Sjöstedt leads Microsoft’s business for Manufacturing & Supply Chain Industry Solutions in Europe, the Middle East, and Africa, focusing on large enterprise customers. Prior to joining Microsoft, he was chief commercial officer for Hitachi Europe, leading sales of digital solutions to industrial customers.
- What are the most critical challenges facing manufacturers right now?
Patrik Sjöstedt: Costs are going up on energy and raw materials, which puts pressure on manufacturers to increase their productivity. We are also seeing major supply chain disruptions due to the shortage of electronic components and critical raw materials caused by covid and geopolitical instability. We are seeing increased pressure to make sustainability efforts more impactful and to deliver tangible results across the value chain.
On top of all that, there’s a skills shortage, as experienced workers are retiring and it’s challenging to recruit and develop new talent quickly enough.
- What can be done to overcome these hurdles?
PS: There are many tactics to address these challenges. Classic cost reduction and lean manufacturing initiatives can help improve efficiencies and quality while reducing waste.
Manufacturers can accelerate net-zero initiatives both inside their own four walls but also up and down the value chain with suppliers and customers. They can reassess their global supply networks to increase resilience and reduce dependencies on single sourcing and global supply. They can modernize supply chain systems to increase visibility and response times, and accelerate digital initiatives to improve internal efficiencies and collaboration in increasingly virtual organizations. And new services can be developed in house, or companies can go for more acquisitions to speed up time to market.
- What new opportunities have emerged during this time?
PS: Maturing technologies and the explosion of data from more and more connected devices are introducing new opportunities for optimization. This includes inside factories and plants, where they are using technologies such as machine learning, AI, and digital twins to reach new levels of automation.
For the supply chain, there’s an increased visibility of orders, inventory, and deliveries, with automation and intelligence eliminating the manual transactions and routine decision-making.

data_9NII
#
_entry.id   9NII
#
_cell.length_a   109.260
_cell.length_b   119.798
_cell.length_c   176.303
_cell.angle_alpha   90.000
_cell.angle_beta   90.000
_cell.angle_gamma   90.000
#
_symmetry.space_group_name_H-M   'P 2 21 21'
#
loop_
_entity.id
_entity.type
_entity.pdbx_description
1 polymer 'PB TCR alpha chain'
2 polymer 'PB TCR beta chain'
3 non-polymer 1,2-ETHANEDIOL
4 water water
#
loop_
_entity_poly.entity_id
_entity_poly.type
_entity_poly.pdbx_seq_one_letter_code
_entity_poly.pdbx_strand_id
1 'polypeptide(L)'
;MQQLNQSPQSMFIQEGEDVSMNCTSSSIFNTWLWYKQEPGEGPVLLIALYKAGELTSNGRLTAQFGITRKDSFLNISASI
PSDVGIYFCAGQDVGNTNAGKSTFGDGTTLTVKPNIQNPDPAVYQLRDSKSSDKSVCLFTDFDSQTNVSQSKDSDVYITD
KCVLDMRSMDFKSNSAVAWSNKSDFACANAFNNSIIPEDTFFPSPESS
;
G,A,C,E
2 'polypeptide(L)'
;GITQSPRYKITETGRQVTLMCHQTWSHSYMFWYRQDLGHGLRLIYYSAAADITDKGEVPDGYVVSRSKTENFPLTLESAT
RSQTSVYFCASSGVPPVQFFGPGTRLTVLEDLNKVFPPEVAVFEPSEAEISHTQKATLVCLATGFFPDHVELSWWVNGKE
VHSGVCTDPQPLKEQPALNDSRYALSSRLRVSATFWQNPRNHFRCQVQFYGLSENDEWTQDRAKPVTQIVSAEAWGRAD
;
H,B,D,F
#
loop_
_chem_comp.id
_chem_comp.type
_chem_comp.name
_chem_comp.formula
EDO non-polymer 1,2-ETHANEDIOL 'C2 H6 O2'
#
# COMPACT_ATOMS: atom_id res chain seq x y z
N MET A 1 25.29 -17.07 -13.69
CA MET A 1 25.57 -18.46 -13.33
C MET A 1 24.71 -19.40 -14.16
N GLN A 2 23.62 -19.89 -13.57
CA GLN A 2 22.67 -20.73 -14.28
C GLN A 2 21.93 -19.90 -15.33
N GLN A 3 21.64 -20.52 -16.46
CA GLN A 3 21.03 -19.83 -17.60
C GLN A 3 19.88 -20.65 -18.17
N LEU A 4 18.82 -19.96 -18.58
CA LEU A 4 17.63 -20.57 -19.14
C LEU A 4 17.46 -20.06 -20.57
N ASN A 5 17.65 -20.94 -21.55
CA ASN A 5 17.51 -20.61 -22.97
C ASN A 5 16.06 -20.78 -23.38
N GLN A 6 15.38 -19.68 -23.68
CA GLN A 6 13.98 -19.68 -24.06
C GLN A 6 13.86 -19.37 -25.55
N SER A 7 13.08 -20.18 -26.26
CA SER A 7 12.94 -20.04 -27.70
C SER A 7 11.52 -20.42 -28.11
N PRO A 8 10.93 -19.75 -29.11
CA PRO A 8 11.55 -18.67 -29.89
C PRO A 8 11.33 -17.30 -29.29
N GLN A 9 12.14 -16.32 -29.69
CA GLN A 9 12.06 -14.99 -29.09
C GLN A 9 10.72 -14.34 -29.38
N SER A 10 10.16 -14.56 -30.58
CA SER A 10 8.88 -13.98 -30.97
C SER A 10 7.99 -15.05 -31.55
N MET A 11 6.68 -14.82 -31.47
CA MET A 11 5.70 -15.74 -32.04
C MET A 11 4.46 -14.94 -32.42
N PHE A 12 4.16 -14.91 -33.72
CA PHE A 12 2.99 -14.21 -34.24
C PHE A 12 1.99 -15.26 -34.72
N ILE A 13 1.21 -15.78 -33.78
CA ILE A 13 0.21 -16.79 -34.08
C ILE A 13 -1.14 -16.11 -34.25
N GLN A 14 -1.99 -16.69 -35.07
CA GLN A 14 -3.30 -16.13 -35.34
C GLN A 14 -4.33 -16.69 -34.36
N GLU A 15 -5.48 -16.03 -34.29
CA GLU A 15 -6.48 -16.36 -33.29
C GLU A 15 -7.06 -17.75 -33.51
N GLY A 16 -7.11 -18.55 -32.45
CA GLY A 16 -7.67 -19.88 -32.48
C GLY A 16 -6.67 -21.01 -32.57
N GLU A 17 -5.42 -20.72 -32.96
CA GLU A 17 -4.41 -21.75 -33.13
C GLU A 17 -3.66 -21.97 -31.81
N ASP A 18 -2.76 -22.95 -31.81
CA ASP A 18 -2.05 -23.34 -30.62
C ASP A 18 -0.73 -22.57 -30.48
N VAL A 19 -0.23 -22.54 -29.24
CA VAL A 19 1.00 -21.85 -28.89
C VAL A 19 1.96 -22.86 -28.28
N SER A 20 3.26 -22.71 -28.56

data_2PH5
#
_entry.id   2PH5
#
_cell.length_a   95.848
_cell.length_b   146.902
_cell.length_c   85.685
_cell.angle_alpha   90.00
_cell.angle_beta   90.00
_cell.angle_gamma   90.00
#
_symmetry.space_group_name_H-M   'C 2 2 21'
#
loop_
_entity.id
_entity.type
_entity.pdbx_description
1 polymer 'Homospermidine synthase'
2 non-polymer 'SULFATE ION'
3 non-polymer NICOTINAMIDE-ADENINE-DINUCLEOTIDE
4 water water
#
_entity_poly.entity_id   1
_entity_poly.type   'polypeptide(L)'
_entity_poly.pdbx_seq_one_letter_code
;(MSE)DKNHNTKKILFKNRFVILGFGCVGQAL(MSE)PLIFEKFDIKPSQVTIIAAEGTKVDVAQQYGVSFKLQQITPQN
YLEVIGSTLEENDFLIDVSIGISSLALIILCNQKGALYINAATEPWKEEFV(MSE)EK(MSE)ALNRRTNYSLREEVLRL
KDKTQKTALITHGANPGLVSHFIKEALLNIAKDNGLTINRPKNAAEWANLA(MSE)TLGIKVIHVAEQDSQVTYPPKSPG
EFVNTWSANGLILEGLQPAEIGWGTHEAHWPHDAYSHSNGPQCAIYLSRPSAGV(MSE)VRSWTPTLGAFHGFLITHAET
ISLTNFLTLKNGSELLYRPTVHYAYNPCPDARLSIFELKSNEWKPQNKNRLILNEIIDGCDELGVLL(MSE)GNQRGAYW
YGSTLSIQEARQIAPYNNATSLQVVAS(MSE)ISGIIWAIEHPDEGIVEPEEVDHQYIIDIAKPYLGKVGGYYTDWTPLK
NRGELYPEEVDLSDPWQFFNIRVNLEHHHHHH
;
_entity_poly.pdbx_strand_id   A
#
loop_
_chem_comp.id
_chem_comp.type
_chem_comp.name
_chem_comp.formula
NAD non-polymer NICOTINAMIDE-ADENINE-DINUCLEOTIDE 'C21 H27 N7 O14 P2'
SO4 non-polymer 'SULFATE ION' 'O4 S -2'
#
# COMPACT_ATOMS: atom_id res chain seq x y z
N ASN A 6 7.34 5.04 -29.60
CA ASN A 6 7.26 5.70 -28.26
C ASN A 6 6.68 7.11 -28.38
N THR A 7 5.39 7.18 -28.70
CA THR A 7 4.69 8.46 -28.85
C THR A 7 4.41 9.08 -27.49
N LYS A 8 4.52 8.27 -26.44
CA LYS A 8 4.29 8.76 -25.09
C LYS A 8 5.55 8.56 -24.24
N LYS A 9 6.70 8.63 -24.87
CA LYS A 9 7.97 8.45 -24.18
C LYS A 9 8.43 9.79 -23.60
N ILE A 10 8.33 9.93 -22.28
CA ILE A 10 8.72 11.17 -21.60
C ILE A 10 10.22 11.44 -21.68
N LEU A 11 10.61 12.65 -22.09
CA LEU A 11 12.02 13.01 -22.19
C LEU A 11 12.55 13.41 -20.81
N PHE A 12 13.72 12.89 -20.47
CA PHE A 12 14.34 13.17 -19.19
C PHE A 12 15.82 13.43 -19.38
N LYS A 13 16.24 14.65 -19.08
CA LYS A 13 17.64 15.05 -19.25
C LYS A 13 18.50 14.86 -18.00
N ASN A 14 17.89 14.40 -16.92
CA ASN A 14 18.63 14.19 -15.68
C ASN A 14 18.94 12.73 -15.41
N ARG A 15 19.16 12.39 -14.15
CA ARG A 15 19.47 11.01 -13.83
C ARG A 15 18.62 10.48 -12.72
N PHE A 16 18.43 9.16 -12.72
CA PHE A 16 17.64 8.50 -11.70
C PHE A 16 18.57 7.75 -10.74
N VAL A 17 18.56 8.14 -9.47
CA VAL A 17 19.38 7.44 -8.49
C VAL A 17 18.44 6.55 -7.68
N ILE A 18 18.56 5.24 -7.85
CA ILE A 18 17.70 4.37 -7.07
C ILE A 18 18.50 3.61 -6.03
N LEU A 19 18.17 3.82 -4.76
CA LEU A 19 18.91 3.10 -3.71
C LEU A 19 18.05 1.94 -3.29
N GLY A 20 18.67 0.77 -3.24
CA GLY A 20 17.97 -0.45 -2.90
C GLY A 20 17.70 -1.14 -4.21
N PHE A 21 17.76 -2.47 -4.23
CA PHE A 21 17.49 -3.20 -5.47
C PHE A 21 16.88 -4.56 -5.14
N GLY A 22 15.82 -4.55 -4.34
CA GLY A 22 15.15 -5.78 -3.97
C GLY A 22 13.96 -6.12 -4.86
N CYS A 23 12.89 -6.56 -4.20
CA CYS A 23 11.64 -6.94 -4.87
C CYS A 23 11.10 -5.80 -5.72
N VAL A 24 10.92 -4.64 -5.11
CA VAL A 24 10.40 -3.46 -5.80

In the product life cycle, digitalization connects everything from design to manufacturing to aftersales and end of life. And it’s giving front-line workers superpowers by bringing decision support and knowledge to their fingertips.
- How can digitalization add value to manufacturing?
PS: At the foundational level, digitalization will bring a new and more flexible IT infrastructure. Such an infrastructure, based on hybrid edge to cloud technologies, will enable increased scalability, as well as provide opportunities to create a digital backbone with unified data from both internal and external systems. Having that data backbone in place is a crucial first step for the rest of your digitalization efforts.
Having unified data in place will then lighten up all of your digital improvement scenarios, supply chain visibility, predictive maintenance, energy efficiency, autonomous production, or whatever it may be. This hybrid cloud infrastructure will also give you the ability to quickly ramp up and ramp down high-performance computing capabilities, which will help your design and simulate efforts in product development, for example.
- How do you see the industry changing over the next decade?
PS: As a first scenario, I see developments related to virtual production networks with maximum flexibility, enabled by digital technologies and data sharing. Additive manufacturing networks is one such example.
A second scenario is that we, in some industries, are seeing more vertically integrated value chains emerging in which companies strive to have end-to-end control. EV battery production is one such example.